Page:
Impact of Using Macroalgae from the Baltic Sea in Biogas Production: A Review with Special Emphasis on Heavy Metals
Independent thesis Advanced level (degree of Master (Two Years)), 30 credits / 45 HE creditsStudent thesis
A consequence of eutrophication in the Baltic Sea is growth of algae that accumulates in the coastal areas and beaches. Dense algal mats may cause anoxia or hypoxia and greatly reduce the recreational value of the area. Algae also functions as hyper accumulators of heavy metals and their metal levels may become toxic to higher trophic levels. The project Wetlands, Algae and Biogas (WAB) aims at removing algal beach cast for commercial use in biogas production and further use of the fermentation residues as fertilizer. Collection of algae would remove both nutrients and heavy metals from the Baltic Sea but leave us with large amounts of algae containing heavy metals. A concern for the biogas production based on these Baltic algae is the effects from the heavy metals, during fermentation, in the residues and the use of them as fertilizer. A literature review shows that the levels of heavy metals should not inhibit the biogas production but during the fermentation there is a loss of (48%) biological material and the metals are concentrated in the residues. Samples of algae from Trelleborg (SE) show higher concentrations of cadmium (Cd) than algae from Poland (PL). The Swedish residues border or surpass the legislative amount of heavy metals that are allowed to be applied to arable land in Sweden. This is both due to the higher concentrations of heavy metals and the differences between European and Swedish legislation. To use the residues as fertilizer detoxification is required, mainly for Cd in Sweden. There are effective methods, chemicals and ion exchangers (70-80%), for removing heavy metals from organic leachate. But these methods lack testing on a large scale, the costs and the environmental aspect of these methods on tons of algae per year are unknown. Co-fermentation with a suitable substrate would dilute the heavy metal concentration and could reduce possible problems such as hydrogen sulfide accumulation in the biogas. Another possible pathway for dealing with the heavy metal rich residues is as fertilizer for non-food crops such as the biofuel species willow (Salix). Willow is a fast growing tree that is a known accumulator of heavy metals and can be used as a remediation for contaminated soil. Based on the metal concentrations and respective legislation, estimations of 20 000 ha of willow for Trelleborg and 400 ha for Sopot beach (PL) is needed to process harvested algae.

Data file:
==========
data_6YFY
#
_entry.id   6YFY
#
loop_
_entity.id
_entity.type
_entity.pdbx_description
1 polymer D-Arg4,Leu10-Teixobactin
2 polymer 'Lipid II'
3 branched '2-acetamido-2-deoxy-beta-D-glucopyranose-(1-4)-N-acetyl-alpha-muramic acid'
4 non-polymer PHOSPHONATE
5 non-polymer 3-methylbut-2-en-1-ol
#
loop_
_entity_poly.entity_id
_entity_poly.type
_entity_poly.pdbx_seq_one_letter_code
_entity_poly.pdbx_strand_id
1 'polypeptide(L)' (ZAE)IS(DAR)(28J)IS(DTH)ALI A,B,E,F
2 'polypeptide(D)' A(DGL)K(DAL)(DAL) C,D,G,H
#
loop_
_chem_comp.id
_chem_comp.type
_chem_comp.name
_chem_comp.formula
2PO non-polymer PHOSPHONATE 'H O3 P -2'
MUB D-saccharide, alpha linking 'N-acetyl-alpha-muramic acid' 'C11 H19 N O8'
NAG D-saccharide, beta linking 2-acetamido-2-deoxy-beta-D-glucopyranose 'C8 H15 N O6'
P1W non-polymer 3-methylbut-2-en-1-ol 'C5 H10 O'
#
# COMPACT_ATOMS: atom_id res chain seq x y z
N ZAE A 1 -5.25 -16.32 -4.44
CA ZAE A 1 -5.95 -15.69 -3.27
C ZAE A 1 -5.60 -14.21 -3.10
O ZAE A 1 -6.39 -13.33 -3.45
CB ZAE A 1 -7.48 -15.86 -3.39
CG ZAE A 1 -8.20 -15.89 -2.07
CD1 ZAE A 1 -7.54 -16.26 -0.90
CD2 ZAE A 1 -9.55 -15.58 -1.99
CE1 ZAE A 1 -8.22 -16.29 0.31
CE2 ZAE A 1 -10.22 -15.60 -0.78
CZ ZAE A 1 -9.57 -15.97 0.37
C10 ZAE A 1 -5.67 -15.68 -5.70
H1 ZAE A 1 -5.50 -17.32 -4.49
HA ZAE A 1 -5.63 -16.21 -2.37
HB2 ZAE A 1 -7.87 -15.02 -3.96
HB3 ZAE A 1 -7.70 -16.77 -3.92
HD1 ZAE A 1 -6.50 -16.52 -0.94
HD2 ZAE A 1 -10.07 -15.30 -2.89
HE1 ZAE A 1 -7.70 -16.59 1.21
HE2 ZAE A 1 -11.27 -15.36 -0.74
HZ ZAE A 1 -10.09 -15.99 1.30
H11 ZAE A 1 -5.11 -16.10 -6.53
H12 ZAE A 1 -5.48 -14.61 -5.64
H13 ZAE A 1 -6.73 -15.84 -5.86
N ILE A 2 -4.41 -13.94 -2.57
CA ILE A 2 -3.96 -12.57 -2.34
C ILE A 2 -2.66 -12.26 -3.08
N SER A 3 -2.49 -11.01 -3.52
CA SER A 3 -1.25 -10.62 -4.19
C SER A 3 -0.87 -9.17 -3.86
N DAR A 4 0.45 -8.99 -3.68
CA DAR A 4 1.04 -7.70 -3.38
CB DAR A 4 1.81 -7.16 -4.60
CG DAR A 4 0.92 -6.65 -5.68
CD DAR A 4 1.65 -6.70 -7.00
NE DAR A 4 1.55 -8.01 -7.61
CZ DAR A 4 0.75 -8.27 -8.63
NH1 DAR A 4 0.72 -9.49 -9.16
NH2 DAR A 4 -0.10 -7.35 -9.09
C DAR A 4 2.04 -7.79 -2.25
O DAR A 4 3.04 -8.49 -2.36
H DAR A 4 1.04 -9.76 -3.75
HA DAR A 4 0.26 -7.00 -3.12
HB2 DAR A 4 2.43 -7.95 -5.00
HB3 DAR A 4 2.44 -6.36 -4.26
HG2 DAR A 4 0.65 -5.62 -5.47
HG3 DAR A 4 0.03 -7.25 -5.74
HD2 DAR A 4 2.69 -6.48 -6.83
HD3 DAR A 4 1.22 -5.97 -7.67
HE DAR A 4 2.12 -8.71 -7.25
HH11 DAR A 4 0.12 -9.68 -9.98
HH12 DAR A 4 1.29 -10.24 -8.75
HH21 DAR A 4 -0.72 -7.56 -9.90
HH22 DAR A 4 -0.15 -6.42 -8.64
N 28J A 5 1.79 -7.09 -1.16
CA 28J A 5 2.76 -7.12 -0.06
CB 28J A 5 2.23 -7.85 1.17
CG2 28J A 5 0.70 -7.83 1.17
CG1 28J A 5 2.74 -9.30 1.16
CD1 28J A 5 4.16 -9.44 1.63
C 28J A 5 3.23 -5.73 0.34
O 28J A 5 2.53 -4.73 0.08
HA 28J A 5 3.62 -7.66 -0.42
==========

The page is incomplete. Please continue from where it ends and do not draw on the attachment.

Place, publisher, year, edition, pages
2012. , 37 p.
biogas, macroalgae, heavymetals, Trelleborg
IdentifiersURN: urn:nbn:se:lnu:diva-20843OAI: oai:DiVA.org:lnu-20843DiVA: diva2:541578
Subject / course
Akvatisk ekologi, masterprogram, 120 hp
UppsokLife Earth Science
Legrand, Catherine, Professor
Dopson, Mark, Associate Prof.
ProjectsWetlands, Algae and Biogas (WAB)